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Decarboxylation is a chemical reaction that removes a carboxyl group and releases carbon dioxide (CO2) and adds a hydrogen in its place.


Decarboxylation is done by pyrolysis of the organic compound, in the presence of a catalyst. The reaction product varies, depending on the compound.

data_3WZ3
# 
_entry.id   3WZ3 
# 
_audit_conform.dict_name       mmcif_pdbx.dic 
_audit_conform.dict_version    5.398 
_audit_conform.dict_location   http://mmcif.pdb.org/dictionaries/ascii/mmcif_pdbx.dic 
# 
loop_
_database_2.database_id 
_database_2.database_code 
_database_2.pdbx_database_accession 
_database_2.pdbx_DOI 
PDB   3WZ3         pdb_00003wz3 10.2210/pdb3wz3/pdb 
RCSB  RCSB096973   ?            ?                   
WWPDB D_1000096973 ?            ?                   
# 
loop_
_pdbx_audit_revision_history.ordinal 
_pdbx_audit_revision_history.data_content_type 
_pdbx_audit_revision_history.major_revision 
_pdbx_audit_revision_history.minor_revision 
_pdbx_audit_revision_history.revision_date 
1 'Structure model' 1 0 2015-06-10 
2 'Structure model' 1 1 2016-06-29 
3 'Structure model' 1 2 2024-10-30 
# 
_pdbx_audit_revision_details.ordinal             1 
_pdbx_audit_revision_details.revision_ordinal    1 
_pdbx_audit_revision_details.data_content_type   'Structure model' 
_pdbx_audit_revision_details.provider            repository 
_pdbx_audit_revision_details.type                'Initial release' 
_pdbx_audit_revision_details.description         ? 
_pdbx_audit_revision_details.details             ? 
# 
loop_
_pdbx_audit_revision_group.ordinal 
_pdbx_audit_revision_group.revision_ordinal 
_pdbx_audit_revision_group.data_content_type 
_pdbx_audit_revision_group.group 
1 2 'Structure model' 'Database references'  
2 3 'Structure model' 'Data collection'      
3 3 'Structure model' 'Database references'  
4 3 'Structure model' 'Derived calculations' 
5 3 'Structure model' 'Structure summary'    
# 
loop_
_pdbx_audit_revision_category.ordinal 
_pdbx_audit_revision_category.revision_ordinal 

For example, decarboxylation of sodium acetate with sodium hydroxide yields methane, while decarboxylation of calcium acetate yields acetone.

Likewise, niacin will be be decarboxylated to pyridine in the presence of copper chromite.

Salicylic acid can be decarboxylated just by strong heating while distilling, yielding phenol.[1]

See also



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